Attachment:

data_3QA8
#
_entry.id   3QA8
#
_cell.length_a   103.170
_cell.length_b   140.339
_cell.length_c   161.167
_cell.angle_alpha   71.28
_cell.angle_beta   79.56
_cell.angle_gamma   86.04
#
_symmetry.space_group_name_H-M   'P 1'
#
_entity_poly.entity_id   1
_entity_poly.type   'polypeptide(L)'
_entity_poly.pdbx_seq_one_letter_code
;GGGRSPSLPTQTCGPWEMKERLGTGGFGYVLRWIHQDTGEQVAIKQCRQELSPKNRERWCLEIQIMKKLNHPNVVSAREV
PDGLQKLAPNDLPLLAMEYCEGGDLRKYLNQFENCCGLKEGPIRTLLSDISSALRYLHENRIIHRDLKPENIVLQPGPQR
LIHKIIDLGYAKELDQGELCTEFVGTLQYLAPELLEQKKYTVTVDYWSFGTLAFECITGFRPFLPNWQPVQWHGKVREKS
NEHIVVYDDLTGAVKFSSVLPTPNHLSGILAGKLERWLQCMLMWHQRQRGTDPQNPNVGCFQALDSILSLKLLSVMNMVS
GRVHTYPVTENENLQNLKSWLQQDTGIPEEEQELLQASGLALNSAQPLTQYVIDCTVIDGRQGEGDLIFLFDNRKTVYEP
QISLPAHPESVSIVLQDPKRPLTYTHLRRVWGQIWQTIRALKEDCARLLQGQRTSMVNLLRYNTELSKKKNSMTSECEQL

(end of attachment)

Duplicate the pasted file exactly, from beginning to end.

data_3QA8
#
_entry.id   3QA8
#
_cell.length_a   103.170
_cell.length_b   140.339
_cell.length_c   161.167
_cell.angle_alpha   71.28
_cell.angle_beta   79.56
_cell.angle_gamma   86.04
#
_symmetry.space_group_name_H-M   'P 1'
#
_entity_poly.entity_id   1
_entity_poly.type   'polypeptide(L)'
_entity_poly.pdbx_seq_one_letter_code
;GGGRSPSLPTQTCGPWEMKERLGTGGFGYVLRWIHQDTGEQVAIKQCRQELSPKNRERWCLEIQIMKKLNHPNVVSAREV
PDGLQKLAPNDLPLLAMEYCEGGDLRKYLNQFENCCGLKEGPIRTLLSDISSALRYLHENRIIHRDLKPENIVLQPGPQR
LIHKIIDLGYAKELDQGELCTEFVGTLQYLAPELLEQKKYTVTVDYWSFGTLAFECITGFRPFLPNWQPVQWHGKVREKS
NEHIVVYDDLTGAVKFSSVLPTPNHLSGILAGKLERWLQCMLMWHQRQRGTDPQNPNVGCFQALDSILSLKLLSVMNMVS
GRVHTYPVTENENLQNLKSWLQQDTGIPEEEQELLQASGLALNSAQPLTQYVIDCTVIDGRQGEGDLIFLFDNRKTVYEP
QISLPAHPESVSIVLQDPKRPLTYTHLRRVWGQIWQTIRALKEDCARLLQGQRTSMVNLLRYNTELSKKKNSMTSECEQL